“What the eyes see and the ears hear, the mind believes.” —Harry Houdini
And if that is true, then there is a lot to believe in a barrage of sight and sound that comprises The Illusionists–Witness the Impossible, a slick multimedia package of assorted magicians plying their tradecraft in a Kennedy Center midwinter offering.
Though there are a lot of moving parts, the concept is simple—take different slices of magic and illusion by gathering together 7 representatives of their profession, slickly packaged with a rockin’ onstage band and laser light show. Anyone recall TV’s 1990s American Gladiators? Cool but kitschy at the same time.
Illusionists is fresh off a brief holiday run on Broadway and is now taking it on the road—as in the great magic/circus tradition, they are bringing the show to us. The creative masterminds–Simon Painter and Tim Lawson, with MagicSpace Entertainment, and show Director Jim Millan–have put together a fast moving spectacle that offers up an eye-catching, if not ground-breaking buffet of magic.
Adding to the aura of their archetypal magic, each of the talent has their own handle. Onstage first is smooth entertainer and funnyman Adam Trent, (the futurist) who provided the all important crowd warm-up and gave us the “how did I appear in the audience unnoticed” trick.
Jeff Hobson (the trickster) a sleight of hand master and Liberace wannabe, was charmingly offbeat and made the most connection to the audience. His comment “my act is half magic and half comedy. What’s not funny—that’s the magic part” was very ontarget. Great repartee with the audience member pulled onstage for the famous hidden egg trick as he milked her stunned reactions. The added audience bonus was returning her wristwatch that was purloined during the trick.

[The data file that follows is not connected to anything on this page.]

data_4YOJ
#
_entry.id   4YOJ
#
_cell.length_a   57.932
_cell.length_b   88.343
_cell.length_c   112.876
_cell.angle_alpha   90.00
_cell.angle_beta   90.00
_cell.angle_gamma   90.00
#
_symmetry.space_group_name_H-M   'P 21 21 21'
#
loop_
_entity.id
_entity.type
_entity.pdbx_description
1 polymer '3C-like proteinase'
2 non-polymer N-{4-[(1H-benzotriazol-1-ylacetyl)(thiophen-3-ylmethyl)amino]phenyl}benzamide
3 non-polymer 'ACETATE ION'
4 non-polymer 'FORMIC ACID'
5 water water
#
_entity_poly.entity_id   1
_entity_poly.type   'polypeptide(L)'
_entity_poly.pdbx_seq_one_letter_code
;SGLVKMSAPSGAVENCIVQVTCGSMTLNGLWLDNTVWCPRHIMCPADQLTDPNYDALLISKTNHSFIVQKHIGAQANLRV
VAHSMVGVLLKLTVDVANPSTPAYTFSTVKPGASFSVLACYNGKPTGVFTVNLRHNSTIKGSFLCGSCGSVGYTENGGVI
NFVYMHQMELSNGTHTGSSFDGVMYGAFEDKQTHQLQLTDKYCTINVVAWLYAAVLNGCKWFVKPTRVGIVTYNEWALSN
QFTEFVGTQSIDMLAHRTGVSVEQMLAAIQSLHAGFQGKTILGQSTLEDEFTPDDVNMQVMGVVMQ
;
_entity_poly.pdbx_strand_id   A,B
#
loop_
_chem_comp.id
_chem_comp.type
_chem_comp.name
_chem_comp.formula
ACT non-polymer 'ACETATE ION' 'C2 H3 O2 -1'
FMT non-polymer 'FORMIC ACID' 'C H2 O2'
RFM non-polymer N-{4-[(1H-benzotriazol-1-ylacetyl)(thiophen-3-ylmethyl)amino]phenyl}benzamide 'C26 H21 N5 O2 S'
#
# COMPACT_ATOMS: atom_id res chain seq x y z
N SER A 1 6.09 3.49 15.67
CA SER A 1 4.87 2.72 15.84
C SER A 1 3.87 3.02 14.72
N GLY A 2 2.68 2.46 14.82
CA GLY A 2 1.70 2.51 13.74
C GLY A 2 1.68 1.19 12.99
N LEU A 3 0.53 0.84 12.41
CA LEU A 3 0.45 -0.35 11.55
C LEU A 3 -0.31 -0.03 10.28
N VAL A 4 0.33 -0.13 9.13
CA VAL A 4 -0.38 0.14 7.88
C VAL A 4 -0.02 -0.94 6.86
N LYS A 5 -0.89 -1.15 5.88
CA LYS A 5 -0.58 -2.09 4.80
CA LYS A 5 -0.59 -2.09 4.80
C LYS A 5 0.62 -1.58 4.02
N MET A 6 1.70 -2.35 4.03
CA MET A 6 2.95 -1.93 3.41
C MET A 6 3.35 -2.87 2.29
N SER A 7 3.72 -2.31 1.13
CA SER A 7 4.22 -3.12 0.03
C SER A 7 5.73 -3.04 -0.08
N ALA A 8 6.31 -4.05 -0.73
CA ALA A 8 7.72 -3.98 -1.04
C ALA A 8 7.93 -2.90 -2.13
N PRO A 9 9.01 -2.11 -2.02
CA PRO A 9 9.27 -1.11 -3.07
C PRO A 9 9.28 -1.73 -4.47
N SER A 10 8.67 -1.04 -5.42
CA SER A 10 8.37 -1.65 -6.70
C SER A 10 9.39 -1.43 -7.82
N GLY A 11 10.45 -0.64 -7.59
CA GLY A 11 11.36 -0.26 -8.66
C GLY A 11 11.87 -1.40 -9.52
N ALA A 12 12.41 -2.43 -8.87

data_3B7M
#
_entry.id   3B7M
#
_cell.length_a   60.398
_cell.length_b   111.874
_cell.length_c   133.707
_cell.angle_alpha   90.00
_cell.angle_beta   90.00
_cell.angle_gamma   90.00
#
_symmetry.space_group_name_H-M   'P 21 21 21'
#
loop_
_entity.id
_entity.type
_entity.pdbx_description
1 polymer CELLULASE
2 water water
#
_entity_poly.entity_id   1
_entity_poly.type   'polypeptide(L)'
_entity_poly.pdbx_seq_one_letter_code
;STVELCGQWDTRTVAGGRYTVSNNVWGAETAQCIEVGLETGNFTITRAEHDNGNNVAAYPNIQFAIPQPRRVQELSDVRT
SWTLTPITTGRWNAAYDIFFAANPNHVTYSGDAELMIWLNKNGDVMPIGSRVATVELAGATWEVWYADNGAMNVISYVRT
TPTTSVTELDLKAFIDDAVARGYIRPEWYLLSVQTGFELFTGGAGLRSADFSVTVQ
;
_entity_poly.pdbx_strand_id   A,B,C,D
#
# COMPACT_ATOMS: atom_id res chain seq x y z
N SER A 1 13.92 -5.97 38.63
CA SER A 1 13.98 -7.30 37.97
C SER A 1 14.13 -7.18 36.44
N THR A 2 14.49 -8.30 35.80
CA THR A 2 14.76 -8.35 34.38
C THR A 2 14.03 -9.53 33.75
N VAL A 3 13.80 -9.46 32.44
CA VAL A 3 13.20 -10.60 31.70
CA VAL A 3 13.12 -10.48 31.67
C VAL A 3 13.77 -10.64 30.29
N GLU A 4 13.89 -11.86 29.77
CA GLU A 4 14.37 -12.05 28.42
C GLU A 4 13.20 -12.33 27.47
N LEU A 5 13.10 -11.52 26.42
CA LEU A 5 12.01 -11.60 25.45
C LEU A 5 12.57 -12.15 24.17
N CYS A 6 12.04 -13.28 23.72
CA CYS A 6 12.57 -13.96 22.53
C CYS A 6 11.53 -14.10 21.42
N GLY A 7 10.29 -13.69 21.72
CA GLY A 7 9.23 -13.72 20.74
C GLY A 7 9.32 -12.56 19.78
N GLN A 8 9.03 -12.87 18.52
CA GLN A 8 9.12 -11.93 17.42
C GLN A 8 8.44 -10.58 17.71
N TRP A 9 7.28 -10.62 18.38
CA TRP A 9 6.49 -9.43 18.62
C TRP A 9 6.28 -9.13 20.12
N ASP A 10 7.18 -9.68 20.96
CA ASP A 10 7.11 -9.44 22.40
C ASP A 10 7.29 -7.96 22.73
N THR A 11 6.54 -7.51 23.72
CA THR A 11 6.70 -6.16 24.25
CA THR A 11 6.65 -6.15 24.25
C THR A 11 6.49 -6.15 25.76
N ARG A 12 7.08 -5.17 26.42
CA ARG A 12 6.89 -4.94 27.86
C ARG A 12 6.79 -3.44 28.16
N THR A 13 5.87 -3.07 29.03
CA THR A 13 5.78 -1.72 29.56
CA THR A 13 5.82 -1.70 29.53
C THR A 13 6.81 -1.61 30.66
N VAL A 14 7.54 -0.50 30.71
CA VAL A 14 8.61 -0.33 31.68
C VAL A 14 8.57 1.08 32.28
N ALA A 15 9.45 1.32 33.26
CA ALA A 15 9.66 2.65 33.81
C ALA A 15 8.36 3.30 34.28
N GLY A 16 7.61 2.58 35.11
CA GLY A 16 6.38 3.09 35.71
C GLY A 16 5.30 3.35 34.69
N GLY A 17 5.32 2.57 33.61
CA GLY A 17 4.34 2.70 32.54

…a slick multimedia package of assorted magicians plying their tradecraft…
Other acts were hit and miss. Kevin James (the inventor) has a background in innovative magic, yet was more hype then delivery. We enjoyed his making a piece of paper dance on a little girl’s arm, but later his chainsaw and reattachment of an assistant was done with a too slick back beat and constant movement and angles. Less of a wow factor in our CGI age.
Then there was the Dan Sperry, (the anti-conjurer). Wildly adorned with tattoos, a partly shaved head and long hair jutting like crazed spirals, he presented goth counterculture, kind of a Road Warrior of K Street. Shock factor aside, he was quite personable as he playfully toyed with an audience volunteer in the paper bag broken bottle “Russian Roulette” game. Later, an act with disappearing birds and handkerchiefs showed off his sleight of hand, but it’s been done before. More nice than wow.
The one true act of physical spectacle was the famous water escape made immortalized by Harry Houdini. Andrew Basso (the escapologist) performs the stunt in full view while handcuffed and, as he says, escapes by unlocking the key locks with a bobby pin and dislocating his ankles. Hmm. As HH himself said: “The easiest way to attract a crowd is to let it be known that at a given time and a given place someone is going to attempt something that in the event of failure will mean sudden death.” It was fun, but didn’t feel very dangerous.
Finally, there is Yu-Ho-Jin (the manipulator) who is an amazingly dexterous purveyor of sleight of hand. Though only seen from the camera lens, his skill was astonishing and mesmerizing, one of the times that true wonder broke out.
Our futurist—Adam Trent—gave us a taste of the future of magic in an interactive light show bringing him in and out of the virtual reality and adding nice misdirection, having him end up completely away from the show. Fine work by Darrel Maloney for this brief visual masterpiece.
The audience was not the usual Kennedy Center crowd, composed of millennials, some families and, I conjure, people who have caught the show’s NY buzz. The fine tradition of the presentation of magic—from the circus sideshow, to amazing feats of strength, to disappearing acts—is all founded in the element of wonder. The Illusionists let us enjoy some of that. But right after the holidays, I didn’t need all the packaging.
The Illusionists plays from January 6-11, 2015, at The Kennedy Center, 2700 F Street, NW, in Washington, DC. For tickets, call the box office at (202) 467-4400 or (800) 444-1324, or purchase them here online.